We can sense a palpable enthusiasm in the sacred texts today. When God called Abraham, the great patriarch immediately responded, “Here I am.” Then God asked the unthinkable! Immediately, Abraham’s enthusiasm for doing God’s will was put to the ultimate test. Nevertheless, when God called a second time, the answer was the same: “Here I am.” Even though he knew what was being asked of him, Abraham was able to maintain his fervor, and he was willing to surrender to an action that appeared to quash his hopes for the future.
Eventually, however, the disciples had to leave their mountaintop experience and return to the world, where struggles awaited them. How would they retain their enthusiasm for Jesus and for the Gospel? How would they maintain the fervor of that experience through all their future challenges? Could they, like Abraham, continue to trust in God even when it made more (worldly) sense to be incredulous? How did these first followers of Jesus learn to carry something from the mountain of Jesus’ transfiguration with them to the mountain of Calvary?
If we turn these same questions on ourselves, we realize that most of us are able to make an enthusiastic beginning at most things -- at life, at living our baptismal promises, at Lent and all its spiritual and physical challenges. But what sustains our fervor when things become difficult? What empowers us to keep saying, “Here I am” and “It is good for us to be here”?
What else but faith?
By faith, said Søren Kierkegaard, Abraham went out from the land of his fathers and became a sojourner in the land of promise; by faith he set aside what he dreamed to be his foothold in the future. He left one thing behind and took one thing with him: He left his earthly understanding behind, and took faith with him. Otherwise, he would never have ventured forth (Provocations, The Plough Publishing House, 1999).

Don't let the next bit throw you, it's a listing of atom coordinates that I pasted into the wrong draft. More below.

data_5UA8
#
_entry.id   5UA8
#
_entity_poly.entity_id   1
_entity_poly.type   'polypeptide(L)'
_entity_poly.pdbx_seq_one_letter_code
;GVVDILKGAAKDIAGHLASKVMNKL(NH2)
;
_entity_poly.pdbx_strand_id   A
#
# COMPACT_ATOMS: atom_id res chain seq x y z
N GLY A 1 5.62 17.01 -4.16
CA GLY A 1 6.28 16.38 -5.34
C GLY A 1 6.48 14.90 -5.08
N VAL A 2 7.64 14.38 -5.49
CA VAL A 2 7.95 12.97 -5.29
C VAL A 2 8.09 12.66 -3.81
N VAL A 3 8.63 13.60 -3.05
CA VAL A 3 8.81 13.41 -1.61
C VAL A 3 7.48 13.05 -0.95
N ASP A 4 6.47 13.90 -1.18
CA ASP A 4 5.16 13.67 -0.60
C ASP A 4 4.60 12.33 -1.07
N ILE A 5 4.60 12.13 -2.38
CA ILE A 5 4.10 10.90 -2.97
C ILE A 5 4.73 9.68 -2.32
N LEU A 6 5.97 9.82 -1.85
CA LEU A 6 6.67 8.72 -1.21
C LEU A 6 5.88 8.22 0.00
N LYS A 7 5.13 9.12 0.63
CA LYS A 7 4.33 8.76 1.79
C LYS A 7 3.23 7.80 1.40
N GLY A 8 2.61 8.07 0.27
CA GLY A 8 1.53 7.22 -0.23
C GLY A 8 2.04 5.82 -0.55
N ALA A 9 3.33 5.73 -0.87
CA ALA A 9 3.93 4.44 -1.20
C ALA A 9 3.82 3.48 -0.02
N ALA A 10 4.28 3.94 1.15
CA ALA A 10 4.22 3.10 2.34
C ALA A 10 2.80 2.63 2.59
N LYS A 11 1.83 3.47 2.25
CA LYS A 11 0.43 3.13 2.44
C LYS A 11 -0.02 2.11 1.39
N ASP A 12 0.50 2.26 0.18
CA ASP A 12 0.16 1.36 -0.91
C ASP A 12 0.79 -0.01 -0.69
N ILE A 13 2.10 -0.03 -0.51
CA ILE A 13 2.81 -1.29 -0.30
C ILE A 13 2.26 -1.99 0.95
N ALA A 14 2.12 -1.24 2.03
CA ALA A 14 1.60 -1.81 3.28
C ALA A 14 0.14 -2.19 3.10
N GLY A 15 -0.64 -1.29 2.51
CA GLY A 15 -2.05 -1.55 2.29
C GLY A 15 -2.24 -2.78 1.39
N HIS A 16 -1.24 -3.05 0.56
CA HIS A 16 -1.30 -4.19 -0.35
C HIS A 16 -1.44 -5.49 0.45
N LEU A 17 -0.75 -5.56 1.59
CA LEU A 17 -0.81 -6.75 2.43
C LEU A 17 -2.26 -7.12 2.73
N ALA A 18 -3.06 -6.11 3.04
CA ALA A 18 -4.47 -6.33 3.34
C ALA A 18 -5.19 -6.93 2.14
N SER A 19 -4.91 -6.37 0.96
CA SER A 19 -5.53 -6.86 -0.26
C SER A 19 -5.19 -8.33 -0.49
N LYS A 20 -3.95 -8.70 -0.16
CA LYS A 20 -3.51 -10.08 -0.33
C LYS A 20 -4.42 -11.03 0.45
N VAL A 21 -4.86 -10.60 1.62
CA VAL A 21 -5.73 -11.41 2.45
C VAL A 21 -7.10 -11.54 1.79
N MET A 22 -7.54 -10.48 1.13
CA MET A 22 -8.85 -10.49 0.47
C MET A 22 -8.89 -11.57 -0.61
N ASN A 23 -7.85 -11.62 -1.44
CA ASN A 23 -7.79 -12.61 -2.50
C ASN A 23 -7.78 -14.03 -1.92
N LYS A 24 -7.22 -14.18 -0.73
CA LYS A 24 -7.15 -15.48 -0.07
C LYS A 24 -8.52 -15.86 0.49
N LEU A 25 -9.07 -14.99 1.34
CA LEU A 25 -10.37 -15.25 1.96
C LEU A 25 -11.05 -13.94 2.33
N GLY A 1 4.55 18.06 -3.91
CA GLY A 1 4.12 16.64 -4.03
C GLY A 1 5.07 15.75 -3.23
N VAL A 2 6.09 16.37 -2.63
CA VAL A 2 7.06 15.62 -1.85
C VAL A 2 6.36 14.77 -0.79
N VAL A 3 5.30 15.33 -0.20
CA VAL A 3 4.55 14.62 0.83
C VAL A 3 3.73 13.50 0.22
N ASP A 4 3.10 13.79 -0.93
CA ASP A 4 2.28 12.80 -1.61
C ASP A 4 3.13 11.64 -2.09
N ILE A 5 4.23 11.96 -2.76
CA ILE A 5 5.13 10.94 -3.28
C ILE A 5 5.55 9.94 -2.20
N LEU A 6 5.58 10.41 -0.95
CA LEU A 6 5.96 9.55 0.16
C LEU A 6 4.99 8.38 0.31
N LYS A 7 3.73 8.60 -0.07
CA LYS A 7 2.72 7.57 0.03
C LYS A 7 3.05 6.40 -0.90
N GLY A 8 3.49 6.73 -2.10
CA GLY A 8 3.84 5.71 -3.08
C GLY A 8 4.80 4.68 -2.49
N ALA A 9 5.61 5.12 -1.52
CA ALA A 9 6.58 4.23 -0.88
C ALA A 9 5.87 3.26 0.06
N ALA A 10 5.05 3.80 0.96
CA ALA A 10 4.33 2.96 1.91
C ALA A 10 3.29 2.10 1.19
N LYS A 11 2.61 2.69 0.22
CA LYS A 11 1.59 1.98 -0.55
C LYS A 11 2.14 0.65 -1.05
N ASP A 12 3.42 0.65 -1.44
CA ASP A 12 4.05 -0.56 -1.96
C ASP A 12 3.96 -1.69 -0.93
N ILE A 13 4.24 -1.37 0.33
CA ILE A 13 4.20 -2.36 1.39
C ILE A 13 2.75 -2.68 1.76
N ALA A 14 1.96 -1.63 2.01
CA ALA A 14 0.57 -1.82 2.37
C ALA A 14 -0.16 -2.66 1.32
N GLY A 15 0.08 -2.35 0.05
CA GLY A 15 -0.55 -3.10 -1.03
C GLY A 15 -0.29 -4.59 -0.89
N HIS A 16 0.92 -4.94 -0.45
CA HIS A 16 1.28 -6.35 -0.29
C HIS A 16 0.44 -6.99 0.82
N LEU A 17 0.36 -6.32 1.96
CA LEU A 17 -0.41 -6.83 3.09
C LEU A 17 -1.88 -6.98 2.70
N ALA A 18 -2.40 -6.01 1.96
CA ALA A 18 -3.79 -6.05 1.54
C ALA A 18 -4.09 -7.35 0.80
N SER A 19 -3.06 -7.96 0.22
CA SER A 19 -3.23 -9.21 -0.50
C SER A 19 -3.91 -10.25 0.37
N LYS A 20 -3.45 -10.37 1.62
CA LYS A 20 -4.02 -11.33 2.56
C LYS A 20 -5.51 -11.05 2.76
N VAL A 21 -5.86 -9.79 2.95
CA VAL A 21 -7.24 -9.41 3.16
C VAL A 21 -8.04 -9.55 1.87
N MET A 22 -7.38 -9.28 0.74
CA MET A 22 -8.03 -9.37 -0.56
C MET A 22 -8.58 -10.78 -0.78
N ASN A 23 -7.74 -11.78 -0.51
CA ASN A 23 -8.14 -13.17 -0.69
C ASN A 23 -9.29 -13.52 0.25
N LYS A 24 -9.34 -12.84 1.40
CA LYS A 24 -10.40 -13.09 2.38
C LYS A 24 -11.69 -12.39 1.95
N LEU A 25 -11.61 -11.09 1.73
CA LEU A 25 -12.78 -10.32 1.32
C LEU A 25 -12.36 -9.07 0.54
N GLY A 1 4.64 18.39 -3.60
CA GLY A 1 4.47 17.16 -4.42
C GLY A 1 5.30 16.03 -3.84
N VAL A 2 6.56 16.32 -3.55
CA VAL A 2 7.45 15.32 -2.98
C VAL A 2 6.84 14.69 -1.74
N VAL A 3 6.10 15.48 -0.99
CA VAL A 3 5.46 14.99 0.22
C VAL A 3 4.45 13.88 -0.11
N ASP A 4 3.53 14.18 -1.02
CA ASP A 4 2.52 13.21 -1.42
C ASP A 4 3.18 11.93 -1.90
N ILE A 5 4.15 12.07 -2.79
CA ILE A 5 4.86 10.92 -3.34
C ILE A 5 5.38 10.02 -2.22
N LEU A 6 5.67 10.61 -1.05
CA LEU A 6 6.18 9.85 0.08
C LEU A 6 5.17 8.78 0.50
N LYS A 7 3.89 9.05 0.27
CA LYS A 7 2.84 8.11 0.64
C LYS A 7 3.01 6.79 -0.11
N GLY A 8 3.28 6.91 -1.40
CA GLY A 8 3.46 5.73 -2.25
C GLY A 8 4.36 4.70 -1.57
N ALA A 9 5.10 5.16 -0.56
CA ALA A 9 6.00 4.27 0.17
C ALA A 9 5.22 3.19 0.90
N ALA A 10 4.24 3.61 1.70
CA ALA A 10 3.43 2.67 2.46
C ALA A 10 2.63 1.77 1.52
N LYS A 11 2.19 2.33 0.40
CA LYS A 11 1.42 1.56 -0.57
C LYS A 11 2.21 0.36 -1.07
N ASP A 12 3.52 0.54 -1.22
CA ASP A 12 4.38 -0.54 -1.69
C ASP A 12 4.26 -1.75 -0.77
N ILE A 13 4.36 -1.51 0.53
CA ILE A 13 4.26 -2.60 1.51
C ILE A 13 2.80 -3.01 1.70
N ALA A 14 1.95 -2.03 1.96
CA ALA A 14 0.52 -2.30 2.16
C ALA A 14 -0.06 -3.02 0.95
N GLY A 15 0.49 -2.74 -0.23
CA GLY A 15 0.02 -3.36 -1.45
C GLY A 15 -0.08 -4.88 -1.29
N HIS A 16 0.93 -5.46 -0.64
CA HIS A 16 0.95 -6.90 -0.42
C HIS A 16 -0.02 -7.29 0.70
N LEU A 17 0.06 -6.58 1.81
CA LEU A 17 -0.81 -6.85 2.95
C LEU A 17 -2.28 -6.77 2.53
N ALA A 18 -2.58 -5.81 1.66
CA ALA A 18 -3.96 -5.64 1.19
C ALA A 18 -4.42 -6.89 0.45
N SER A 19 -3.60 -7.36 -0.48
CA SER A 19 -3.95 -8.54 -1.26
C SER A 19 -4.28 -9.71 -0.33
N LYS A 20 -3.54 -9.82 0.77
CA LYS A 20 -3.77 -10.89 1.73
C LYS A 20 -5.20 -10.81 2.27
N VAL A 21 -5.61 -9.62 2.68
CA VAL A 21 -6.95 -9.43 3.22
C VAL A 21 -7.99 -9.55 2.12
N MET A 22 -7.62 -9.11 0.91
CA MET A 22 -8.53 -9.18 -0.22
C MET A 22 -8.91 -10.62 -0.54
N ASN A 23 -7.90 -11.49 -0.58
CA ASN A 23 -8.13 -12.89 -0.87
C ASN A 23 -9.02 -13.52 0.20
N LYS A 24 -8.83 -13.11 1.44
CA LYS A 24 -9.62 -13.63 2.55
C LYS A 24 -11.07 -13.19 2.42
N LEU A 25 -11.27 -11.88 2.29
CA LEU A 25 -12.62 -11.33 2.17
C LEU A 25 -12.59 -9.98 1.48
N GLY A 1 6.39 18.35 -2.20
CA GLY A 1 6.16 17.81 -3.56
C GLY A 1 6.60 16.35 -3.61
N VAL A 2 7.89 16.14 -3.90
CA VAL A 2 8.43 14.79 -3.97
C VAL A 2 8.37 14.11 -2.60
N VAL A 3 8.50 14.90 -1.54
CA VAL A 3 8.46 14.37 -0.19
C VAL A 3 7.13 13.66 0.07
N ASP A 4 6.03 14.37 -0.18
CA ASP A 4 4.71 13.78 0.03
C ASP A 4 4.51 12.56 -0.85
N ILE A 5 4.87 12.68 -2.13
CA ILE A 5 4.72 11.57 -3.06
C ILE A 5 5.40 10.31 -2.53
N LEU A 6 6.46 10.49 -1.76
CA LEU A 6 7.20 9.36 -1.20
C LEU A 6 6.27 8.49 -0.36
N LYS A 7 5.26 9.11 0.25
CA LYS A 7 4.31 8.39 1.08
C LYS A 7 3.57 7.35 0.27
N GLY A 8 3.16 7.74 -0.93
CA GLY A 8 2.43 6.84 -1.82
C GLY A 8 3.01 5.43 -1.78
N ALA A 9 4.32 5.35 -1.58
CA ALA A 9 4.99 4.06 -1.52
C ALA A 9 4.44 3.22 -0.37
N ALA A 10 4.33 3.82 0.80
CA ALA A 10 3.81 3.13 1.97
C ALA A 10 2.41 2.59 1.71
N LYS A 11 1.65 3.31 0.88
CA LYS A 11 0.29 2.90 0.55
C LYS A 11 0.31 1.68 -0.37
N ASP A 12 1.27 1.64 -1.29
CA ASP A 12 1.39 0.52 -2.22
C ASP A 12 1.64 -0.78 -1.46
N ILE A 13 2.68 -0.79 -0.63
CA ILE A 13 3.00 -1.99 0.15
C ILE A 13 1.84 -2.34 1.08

Abraham’s trust in God enabled him to keep putting one foot in front of the other without the benefit of seeing or knowing where God might lead him. Through the centuries, Abraham’s faith became the ideal against which his descendants measured their responsiveness to God. According to an ancient Jewish legend preserved and passed on by the rabbis, when Moses threw his staff into the Sea of Reeds, the waters did not divide immediately to leave a dry passage for the escapees from Egypt. The waters receded only when the first person jumped into the sea. Because they dared to believe in God’s promises, as Abraham did, Moses and the Israelites were delivered.
Abraham’s faith was also emulated by Paul, who traveled extensively in his efforts to preach the good news. Paul ventured forth without benefit of GPS or a mapped itinerary, without travel insurance or any other amenity. He was able to retain his fervor for his mission because he fueled his faith by prayer.
With Paul, with Abraham, with Peter, James and John, we plunge ahead into this holy season. We are enthusiastic and full of fervor for the sacred mysteries that we celebrate. In order to keep going with faith and fervor, our path to Easter must be punctuated by multiple stops for prayer.
Author Matthew Kelly once said that he took a cue for his prayer life from Henry David Thoreau, who wrote in Walden, “I went to the woods because I wished to live deliberately ... and not, when I came to die, discover that I had not lived. ... I wanted to live deep and suck out all the marrow of life ... to put to rout all that was not life.” Said Kelly, “I go to the woods of prayer each day for the same reason” (Rediscover Catholicism, Beacon, 2002).
[Patricia Sánchez holds a master’s degree in literature and religion of the Bible from a joint degree program at Columbia University and Union Theological Seminary in New York.]
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